|Posted:||December 5, 2014 09:48 AM|
|From:||Senator Stewart J. Greenleaf|
|To:||All Senate members|
|Subject:||Criminal Justice and Mental Health Reinvestment Act|
|I am reintroducing Senate Bill 128 of last session, establishing a grant program to assist counties in diverting from the criminal justice system individuals with mental health problems. The grant program will be administered by the Pennsylvania Commission on Crime and Delinquency (PCCD). The legislation provides for planning grants and implementation grants.
The planning grants will be used to develop effective collaboration efforts among participants in affected government agencies, including the criminal and civil justice systems, mental health and substance abuse treatment service providers, transportation programs, and housing assistance programs. The collaborative efforts will be the basis for developing a problem-solving model and strategic plan for treating persons who are in or at risk of entering the criminal justice system and doing so at the earliest point of contact, taking into consideration public safety. The planning grants will be used to develop strategies to divert individuals from judicial commitment to community-based service programs.
The implementation grants will support programs and diversion initiatives including specialized responses by law enforcement agencies; centralized receiving facilities for individuals evidencing behavioral difficulties; post-booking alternatives to incarceration; new court programs, including pretrial services and specialized dockets; specialized diversion programs; intensified transition services that are directed to the designated populations while they are in jail to facilitate the person's transition to the community; specialized probation and parole processes; day-reporting centers; linkages to community-based, evidence-based treatment programs for people who have mental illness or substance abuse problems; community services and programs designed to prevent criminal justice involvement of high-risk populations; and specialized training for criminal justice and treatment services professionals.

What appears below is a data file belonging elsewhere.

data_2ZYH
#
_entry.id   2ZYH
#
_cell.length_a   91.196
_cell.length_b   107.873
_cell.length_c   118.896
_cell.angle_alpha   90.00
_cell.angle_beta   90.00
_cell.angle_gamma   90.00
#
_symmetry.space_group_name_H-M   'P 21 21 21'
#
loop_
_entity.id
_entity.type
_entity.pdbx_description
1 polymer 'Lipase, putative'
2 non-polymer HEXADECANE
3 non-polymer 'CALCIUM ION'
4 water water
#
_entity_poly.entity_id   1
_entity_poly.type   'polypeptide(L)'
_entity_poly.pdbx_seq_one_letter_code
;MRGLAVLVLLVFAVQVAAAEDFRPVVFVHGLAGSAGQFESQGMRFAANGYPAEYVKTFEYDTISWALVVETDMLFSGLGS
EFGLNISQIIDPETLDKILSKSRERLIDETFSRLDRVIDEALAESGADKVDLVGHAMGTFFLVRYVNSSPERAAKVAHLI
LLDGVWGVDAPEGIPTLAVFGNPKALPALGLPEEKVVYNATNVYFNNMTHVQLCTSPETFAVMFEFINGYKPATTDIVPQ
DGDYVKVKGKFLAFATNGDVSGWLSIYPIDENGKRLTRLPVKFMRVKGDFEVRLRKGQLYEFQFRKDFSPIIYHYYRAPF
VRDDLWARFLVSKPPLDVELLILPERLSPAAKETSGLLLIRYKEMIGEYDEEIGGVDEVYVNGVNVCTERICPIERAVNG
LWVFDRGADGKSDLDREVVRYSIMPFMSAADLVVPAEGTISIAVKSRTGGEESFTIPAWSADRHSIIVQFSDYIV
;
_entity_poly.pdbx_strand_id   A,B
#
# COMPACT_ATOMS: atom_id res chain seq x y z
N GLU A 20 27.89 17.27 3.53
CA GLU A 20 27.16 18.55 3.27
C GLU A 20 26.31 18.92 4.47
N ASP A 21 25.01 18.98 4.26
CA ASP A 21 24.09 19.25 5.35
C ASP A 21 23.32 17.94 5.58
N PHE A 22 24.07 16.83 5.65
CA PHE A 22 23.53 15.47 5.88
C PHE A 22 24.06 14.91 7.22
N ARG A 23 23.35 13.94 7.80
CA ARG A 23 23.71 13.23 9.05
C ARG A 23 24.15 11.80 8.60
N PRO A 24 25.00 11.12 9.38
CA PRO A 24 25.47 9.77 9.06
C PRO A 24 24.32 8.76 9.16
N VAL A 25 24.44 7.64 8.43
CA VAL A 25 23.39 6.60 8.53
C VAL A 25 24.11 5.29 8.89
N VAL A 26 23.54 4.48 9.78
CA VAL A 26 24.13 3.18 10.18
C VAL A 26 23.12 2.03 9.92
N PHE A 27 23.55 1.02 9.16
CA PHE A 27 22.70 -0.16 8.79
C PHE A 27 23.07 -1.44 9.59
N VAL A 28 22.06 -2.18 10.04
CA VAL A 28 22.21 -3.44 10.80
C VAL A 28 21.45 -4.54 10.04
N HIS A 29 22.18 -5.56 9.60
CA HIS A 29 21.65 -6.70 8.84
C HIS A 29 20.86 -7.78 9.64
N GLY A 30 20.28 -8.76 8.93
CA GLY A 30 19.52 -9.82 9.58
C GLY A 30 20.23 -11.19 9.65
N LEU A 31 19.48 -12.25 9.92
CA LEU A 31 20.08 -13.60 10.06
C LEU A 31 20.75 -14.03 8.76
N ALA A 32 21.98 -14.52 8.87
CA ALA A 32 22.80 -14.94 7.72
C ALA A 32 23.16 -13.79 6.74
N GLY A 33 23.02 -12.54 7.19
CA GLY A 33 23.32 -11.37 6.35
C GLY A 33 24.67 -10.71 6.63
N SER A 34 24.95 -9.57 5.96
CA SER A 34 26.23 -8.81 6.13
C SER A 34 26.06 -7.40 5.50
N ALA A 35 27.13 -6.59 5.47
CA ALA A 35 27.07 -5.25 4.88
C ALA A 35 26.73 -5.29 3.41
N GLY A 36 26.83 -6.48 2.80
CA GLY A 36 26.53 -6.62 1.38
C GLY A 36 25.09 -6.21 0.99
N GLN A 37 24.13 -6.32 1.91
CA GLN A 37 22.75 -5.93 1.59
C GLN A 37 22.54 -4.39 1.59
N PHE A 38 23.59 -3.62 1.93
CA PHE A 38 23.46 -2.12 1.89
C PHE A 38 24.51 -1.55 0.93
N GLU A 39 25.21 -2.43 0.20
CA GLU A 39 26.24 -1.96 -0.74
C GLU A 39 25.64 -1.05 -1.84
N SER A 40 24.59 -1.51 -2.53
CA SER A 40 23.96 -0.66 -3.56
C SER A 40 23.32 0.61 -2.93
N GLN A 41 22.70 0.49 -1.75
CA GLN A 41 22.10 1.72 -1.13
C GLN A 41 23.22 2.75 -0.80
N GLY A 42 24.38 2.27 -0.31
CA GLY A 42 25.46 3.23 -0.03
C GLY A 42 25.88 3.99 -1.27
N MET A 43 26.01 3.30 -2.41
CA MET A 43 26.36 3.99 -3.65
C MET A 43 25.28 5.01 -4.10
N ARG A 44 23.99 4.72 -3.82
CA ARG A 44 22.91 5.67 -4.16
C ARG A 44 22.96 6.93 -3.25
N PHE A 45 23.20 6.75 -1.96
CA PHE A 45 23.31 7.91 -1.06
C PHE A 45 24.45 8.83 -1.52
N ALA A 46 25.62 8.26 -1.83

The legislation also includes an application process which requires counties to provide the PCCD with detailed information on the county criminal justice system and how it interacts with individuals who have mental health problems. The PCCD will award the grants based on the amount of funds available. There are also monitoring and reporting requirements.
The Council of State Governments (CSG) Justice Center was very helpful in drafting this legislation. The Senate and House Judiciary Committees and their staffs worked with the CSG Justice Center to address the issue of the involvement of mentally ill individuals with the criminal justice system. On June 4, 2007, the Senate and House Judiciary Committees held a joint public hearing to hear from the CSG Justice Center experts and State officials who had been working with the Justice Center. In response to the CSG Justice Center’s recommendations, this legislation was introduced. On April 18, 2008, the House Judiciary Committee Subcommittee on Courts held a public hearing on this legislation.
According to the Treatment Advocacy Center, recent studies show that at least 16% of the inmates in prisons and jails have a serious mental illness. In 1983 a similar study reported 6.4%. In less than three decades, the percentage of seriously mentally ill prisoners has almost tripled. These findings are consistent with the studies reporting that 40% of individuals with serious mental illnesses have been in prison or jail at some time in their lives. Finding ways to treat individuals with mental illness short of incarceration continues to be an important issue and one that the General Assembly should address.
In a previous session, the Senate Judiciary Committee reported this legislation from committee.
Introduced as SB569